I suspect some of the problem is that they don't have the right level of advertising inventory. Playing the exact same ad four or five times to the same person in quick succession can't be worth much, so either the advertiser is getting hosed or (more likely) Spotify is making less than it potentially could be. More inventory would also enable better targeting, which could increase the value.
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This article is arguing that pseudonymity is a good compromise between the high trolling you get if you allow anonymous posting and the stifled expression (particularly for sensitive topics) if you require a real-world identity.

I'm unconvinced. Pseudonymity almost inevitably allows people to create an unlimited number of alternate identities, so they are used and disposed of almost as cheaply as if they were completely anonymous (the article suggests binding them to an email address, which is laughable in a world where people can create an unlimited number of free accounts, or just use Mailinator or the like).

The vast majority of posting on the internet is psuedonymous, not completely anonymous. Reddit has never allowed completely anonymous posts, and is rich in trolls. 4chan and Slashdot have plenty of trolls who choose to use a consistent identity. So did most of the usenet trolls of old. Part of the "fun" of trolling seems to be building up notoriety, which you can't do without a disposable identity.

The Disqus study cited doesn't seem all that useful. Disqus is mostly (AFAIK) used for blog comments, which tend to be drive-by comments (since blog posts tend not to generate long-lived discussion). Also, the study regards a comment as being of higher quality if people respond to it, which is just what happens to effective troll comments (the entire point of trolling is to generate response, so if people aren't responding to you then you're doing it wrong). Finally, if our goal is to reduce trolling then it's not very relevant that pseudonymous commenters produced more quality comments. What we want is less abuse, not more genuine posts mixed in with the abuse. From the piece of the study quoted, I don't see any reason to believe that would happen.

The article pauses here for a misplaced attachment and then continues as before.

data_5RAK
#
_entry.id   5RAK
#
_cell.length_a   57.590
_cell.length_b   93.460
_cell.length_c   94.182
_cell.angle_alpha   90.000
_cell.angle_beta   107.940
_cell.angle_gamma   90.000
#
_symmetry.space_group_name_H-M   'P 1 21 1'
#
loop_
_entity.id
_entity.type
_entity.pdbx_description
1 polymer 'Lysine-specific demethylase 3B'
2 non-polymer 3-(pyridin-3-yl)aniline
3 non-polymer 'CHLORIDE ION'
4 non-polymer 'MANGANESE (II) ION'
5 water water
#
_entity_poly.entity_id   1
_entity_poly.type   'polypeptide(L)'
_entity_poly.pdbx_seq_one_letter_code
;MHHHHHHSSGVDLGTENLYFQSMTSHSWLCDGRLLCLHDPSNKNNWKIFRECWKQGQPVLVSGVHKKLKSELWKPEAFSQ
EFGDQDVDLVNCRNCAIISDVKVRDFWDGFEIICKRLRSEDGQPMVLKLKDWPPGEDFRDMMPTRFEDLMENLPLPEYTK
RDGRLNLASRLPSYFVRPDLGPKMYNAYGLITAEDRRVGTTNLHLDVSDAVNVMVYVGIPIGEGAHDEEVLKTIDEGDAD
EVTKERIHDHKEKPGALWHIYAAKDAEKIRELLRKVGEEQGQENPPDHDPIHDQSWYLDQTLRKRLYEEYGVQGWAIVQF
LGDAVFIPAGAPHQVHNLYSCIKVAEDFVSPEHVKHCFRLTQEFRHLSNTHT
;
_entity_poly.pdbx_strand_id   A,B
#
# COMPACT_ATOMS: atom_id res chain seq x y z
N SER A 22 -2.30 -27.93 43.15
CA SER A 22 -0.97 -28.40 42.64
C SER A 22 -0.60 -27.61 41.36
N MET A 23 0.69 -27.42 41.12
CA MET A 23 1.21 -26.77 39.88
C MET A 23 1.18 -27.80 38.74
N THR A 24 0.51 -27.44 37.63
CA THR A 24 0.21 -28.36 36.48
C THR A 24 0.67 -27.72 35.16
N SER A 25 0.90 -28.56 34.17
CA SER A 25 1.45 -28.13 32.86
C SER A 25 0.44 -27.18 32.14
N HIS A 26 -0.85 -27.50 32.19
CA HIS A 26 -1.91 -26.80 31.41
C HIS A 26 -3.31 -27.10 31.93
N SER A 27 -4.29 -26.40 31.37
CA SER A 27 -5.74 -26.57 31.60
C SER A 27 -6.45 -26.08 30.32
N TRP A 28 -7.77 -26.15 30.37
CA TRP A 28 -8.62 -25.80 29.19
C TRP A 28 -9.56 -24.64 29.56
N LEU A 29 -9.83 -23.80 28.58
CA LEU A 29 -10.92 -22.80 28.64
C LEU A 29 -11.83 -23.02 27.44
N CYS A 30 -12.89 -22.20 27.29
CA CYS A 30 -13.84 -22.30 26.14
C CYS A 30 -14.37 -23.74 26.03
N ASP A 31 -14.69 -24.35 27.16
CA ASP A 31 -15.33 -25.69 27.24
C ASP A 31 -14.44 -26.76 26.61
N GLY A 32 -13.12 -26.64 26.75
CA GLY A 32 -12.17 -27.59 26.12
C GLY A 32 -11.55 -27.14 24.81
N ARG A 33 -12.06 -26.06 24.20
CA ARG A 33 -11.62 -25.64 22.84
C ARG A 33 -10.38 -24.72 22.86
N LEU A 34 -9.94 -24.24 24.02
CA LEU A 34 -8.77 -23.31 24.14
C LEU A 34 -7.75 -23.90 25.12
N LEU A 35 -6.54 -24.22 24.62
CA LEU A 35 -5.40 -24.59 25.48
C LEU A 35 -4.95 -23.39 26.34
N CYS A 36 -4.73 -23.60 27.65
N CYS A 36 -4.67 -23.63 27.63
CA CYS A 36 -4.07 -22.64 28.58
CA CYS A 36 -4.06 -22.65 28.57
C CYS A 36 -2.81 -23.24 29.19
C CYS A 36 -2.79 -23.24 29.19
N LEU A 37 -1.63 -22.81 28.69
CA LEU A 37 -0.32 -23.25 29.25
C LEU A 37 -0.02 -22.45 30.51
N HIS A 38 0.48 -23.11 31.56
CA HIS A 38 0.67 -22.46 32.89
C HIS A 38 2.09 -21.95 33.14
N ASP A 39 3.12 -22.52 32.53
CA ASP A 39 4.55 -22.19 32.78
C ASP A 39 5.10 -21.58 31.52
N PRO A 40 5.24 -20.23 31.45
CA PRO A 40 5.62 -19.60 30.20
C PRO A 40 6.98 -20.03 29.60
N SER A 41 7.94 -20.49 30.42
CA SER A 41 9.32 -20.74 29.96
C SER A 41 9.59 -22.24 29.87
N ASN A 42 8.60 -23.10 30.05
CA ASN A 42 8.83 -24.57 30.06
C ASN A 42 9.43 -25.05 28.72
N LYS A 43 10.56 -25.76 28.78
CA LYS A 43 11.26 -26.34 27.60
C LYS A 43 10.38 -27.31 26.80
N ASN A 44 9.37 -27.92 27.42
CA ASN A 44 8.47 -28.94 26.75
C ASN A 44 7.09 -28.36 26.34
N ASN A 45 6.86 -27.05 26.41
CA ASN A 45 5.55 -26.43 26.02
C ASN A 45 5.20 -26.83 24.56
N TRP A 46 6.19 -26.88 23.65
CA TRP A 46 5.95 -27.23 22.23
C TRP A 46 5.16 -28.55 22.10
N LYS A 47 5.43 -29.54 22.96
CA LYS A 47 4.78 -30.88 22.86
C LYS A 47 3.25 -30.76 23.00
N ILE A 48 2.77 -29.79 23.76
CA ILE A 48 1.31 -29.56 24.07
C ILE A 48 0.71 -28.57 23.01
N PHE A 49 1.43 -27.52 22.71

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I just had an email purporting to come from "PayPal Costumer Services". Phishing fail.
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An interesting analysis from an internet retailer of why affiliate marketing didn't work for them (the implication being that a lot of affiliate marketing is a waste of money).
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It was interesting to learn about affiliate marketing, and the pitfalls. Thanks. Andrew Martin
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One of the unintended consequences of court-ordered web site blocking at ISPs: A malicious blocked site can claim an IP address that actually belongs to a popular "legitimate" site, temporarily knocking the latter off the internet for users of the ISP doing the blocking.

If the UK does get the statutory porn filters that David Cameron seems to want, I can't see how this isn't going to degenerate into a costly whitelist approach for ISPs to maintain. The cost of setting up a new domain, putting some objectionable content onto it (so that it gets blocked) and then claiming the IP of any site you want to attack is trivial, and the range of attack targets extends to basically the entire web. No doubt popular sites like the BBC, Facebook etc. will get whitelisted, so that the only sites that "go down" will be less famous. Users can assume that the site is at fault and not their internet connection.

I guess the other alternative is deep packet inspection so that HTTP Host headers can be compared against the blacklist. Maybe now's a good time to invest in companies that make firewalls with very scalable layer-7 blacklist capabilities.
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Tasty pizzas at very reasonable prices. Service was friendly if slightly inefficient. They offer all their pizzas with the option of a gluten free base, which was our main reason for going there. The gluten-free pizza was good and there was no trouble or confusion in ordering it as there sometimes is elsewhere.
Food: Very goodDecor: GoodService: Good
Public - 2 years ago
reviewed 2 years ago
1 review